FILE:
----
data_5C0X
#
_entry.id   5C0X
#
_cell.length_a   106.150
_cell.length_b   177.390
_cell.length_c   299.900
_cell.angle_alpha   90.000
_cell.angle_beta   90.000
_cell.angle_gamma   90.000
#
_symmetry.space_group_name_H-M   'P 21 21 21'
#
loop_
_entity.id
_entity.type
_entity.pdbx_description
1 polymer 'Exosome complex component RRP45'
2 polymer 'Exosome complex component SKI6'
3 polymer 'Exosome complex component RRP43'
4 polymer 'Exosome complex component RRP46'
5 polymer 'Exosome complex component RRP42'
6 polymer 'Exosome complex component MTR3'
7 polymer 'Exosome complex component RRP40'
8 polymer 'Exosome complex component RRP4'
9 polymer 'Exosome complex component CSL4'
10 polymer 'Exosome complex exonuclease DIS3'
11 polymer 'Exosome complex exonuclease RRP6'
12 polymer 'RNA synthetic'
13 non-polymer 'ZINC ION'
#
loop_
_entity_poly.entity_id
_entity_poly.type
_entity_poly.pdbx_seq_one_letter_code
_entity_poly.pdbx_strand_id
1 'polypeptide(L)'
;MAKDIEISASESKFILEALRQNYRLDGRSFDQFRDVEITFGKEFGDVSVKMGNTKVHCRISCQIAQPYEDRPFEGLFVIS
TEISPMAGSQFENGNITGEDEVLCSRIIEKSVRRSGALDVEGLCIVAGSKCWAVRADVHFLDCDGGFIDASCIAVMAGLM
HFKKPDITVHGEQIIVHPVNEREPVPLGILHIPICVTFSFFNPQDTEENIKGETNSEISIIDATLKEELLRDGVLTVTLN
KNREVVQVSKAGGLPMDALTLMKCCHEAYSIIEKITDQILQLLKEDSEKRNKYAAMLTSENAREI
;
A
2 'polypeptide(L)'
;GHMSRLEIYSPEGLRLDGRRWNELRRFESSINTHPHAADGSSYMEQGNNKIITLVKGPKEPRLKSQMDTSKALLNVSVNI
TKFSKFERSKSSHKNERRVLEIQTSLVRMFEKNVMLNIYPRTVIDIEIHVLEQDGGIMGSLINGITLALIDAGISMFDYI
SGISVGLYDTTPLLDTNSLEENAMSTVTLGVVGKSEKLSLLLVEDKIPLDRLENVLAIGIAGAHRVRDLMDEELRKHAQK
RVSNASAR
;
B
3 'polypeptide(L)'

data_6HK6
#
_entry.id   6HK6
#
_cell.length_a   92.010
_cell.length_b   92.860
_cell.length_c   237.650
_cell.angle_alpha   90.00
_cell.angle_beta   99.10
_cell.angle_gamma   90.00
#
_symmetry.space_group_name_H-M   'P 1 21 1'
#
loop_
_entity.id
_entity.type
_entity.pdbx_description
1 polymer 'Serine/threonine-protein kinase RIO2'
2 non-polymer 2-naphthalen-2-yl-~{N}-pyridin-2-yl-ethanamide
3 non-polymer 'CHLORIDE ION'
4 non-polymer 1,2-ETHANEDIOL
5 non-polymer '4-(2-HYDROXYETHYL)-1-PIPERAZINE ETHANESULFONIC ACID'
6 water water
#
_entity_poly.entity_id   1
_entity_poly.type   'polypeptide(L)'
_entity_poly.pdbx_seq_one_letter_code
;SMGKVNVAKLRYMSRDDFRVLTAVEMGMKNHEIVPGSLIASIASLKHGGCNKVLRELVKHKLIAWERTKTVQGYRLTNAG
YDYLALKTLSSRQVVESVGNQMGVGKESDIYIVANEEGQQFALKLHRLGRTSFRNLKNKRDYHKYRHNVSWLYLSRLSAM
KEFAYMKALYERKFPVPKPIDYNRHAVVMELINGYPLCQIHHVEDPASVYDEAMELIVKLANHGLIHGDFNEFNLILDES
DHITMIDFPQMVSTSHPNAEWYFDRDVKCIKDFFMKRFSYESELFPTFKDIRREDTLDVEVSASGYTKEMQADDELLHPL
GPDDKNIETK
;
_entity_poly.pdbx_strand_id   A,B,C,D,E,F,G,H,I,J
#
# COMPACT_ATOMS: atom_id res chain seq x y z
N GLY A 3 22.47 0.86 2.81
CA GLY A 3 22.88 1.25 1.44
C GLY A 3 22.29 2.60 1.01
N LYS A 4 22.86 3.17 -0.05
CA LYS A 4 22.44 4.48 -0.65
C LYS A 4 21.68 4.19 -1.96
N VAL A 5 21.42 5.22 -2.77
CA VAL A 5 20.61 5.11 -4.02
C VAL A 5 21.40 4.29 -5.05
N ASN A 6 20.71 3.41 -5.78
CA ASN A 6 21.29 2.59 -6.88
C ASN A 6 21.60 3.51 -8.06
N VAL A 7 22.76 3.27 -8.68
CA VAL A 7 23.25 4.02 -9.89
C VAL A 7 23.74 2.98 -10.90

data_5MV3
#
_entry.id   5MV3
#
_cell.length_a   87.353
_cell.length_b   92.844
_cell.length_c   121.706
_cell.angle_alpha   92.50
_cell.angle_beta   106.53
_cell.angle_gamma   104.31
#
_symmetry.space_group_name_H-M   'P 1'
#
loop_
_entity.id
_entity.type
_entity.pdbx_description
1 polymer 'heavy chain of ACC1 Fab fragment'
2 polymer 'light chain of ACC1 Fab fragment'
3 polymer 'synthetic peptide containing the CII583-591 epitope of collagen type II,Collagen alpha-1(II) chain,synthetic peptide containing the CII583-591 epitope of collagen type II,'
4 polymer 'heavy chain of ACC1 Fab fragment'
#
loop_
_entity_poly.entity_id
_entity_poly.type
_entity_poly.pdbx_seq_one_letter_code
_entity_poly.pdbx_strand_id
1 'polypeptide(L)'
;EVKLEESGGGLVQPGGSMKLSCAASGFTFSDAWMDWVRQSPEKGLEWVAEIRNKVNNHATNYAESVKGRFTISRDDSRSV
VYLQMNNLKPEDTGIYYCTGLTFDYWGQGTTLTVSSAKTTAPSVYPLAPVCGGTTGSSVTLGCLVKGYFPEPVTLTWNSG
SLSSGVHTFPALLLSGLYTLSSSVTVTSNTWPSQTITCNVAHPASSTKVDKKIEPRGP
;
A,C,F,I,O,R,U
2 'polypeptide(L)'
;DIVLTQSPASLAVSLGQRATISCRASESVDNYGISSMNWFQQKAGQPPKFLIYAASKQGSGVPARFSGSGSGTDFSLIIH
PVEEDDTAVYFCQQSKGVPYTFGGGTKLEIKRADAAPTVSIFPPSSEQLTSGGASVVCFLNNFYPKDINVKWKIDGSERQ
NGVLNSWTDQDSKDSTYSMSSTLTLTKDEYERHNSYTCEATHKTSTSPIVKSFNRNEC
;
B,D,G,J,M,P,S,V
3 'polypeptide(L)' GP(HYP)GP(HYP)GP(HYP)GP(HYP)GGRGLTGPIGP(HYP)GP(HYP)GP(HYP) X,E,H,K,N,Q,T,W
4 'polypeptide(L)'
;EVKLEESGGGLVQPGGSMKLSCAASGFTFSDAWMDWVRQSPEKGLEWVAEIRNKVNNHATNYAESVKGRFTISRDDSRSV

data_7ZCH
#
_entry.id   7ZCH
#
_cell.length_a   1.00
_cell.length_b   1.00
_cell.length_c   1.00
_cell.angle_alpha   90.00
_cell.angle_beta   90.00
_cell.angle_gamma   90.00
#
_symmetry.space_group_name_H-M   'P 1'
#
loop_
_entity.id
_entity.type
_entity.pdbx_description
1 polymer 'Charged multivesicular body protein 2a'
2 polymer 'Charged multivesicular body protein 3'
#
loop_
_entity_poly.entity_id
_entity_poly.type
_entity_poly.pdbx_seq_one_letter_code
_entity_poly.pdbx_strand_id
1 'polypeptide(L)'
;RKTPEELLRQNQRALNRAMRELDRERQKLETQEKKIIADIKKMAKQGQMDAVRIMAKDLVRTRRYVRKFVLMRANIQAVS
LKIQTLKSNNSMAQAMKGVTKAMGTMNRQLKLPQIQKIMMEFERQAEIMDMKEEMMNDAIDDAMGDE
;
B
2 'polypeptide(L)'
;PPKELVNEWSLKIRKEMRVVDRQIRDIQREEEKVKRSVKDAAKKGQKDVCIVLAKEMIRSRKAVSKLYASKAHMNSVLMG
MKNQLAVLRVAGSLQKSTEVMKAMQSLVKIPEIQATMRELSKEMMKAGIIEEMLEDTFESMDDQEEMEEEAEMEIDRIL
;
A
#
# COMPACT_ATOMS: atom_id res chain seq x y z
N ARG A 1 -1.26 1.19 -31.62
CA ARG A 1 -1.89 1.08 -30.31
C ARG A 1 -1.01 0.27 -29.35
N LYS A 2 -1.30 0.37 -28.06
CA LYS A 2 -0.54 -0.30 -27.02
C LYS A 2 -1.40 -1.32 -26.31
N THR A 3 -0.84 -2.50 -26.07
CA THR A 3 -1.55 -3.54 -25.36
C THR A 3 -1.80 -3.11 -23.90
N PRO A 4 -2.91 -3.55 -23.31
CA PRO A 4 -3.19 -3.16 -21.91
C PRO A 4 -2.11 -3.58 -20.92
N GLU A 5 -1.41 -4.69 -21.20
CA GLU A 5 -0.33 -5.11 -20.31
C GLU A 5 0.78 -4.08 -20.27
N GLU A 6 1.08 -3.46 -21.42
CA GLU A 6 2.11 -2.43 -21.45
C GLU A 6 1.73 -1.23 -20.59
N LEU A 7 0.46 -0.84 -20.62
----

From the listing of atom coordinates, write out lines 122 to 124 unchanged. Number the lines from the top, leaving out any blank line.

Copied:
3 polymer 'synthetic peptide containing the CII583-591 epitope of collagen type II,Collagen alpha-1(II) chain,synthetic peptide containing the CII583-591 epitope of collagen type II,'
4 polymer 'heavy chain of ACC1 Fab fragment'
#